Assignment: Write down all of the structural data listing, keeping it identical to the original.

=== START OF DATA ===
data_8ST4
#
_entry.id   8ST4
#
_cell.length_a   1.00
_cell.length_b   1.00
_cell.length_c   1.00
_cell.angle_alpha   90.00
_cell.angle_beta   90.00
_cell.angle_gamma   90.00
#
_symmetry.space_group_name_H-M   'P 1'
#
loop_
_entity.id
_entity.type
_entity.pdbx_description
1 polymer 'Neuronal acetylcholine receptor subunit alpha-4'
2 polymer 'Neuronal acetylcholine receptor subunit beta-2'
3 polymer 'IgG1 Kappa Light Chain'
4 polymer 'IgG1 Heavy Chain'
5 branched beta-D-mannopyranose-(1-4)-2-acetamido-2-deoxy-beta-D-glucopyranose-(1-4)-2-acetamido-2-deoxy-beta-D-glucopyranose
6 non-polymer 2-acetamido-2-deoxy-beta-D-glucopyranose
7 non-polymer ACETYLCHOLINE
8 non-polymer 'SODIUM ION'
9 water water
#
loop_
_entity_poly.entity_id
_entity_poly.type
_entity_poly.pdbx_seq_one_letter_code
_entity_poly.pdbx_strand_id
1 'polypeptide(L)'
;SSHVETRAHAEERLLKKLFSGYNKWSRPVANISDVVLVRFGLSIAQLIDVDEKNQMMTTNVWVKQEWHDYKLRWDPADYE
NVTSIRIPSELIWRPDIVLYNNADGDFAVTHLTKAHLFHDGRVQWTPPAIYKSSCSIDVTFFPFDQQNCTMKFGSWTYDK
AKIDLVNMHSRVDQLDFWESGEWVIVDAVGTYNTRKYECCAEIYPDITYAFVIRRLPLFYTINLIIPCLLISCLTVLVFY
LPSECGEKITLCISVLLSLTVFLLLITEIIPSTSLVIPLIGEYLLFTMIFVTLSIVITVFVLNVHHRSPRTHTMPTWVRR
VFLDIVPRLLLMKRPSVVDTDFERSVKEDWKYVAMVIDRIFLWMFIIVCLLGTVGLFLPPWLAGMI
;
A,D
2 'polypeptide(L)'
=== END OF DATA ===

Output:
data_8ST4
#
_entry.id   8ST4
#
_cell.length_a   1.00
_cell.length_b   1.00
_cell.length_c   1.00
_cell.angle_alpha   90.00
_cell.angle_beta   90.00
_cell.angle_gamma   90.00
#
_symmetry.space_group_name_H-M   'P 1'
#
loop_
_entity.id
_entity.type
_entity.pdbx_description
1 polymer 'Neuronal acetylcholine receptor subunit alpha-4'
2 polymer 'Neuronal acetylcholine receptor subunit beta-2'
3 polymer 'IgG1 Kappa Light Chain'
4 polymer 'IgG1 Heavy Chain'
5 branched beta-D-mannopyranose-(1-4)-2-acetamido-2-deoxy-beta-D-glucopyranose-(1-4)-2-acetamido-2-deoxy-beta-D-glucopyranose
6 non-polymer 2-acetamido-2-deoxy-beta-D-glucopyranose
7 non-polymer ACETYLCHOLINE
8 non-polymer 'SODIUM ION'
9 water water
#
loop_
_entity_poly.entity_id
_entity_poly.type
_entity_poly.pdbx_seq_one_letter_code
_entity_poly.pdbx_strand_id
1 'polypeptide(L)'
;SSHVETRAHAEERLLKKLFSGYNKWSRPVANISDVVLVRFGLSIAQLIDVDEKNQMMTTNVWVKQEWHDYKLRWDPADYE
NVTSIRIPSELIWRPDIVLYNNADGDFAVTHLTKAHLFHDGRVQWTPPAIYKSSCSIDVTFFPFDQQNCTMKFGSWTYDK
AKIDLVNMHSRVDQLDFWESGEWVIVDAVGTYNTRKYECCAEIYPDITYAFVIRRLPLFYTINLIIPCLLISCLTVLVFY
LPSECGEKITLCISVLLSLTVFLLLITEIIPSTSLVIPLIGEYLLFTMIFVTLSIVITVFVLNVHHRSPRTHTMPTWVRR
VFLDIVPRLLLMKRPSVVDTDFERSVKEDWKYVAMVIDRIFLWMFIIVCLLGTVGLFLPPWLAGMI
;
A,D
2 'polypeptide(L)'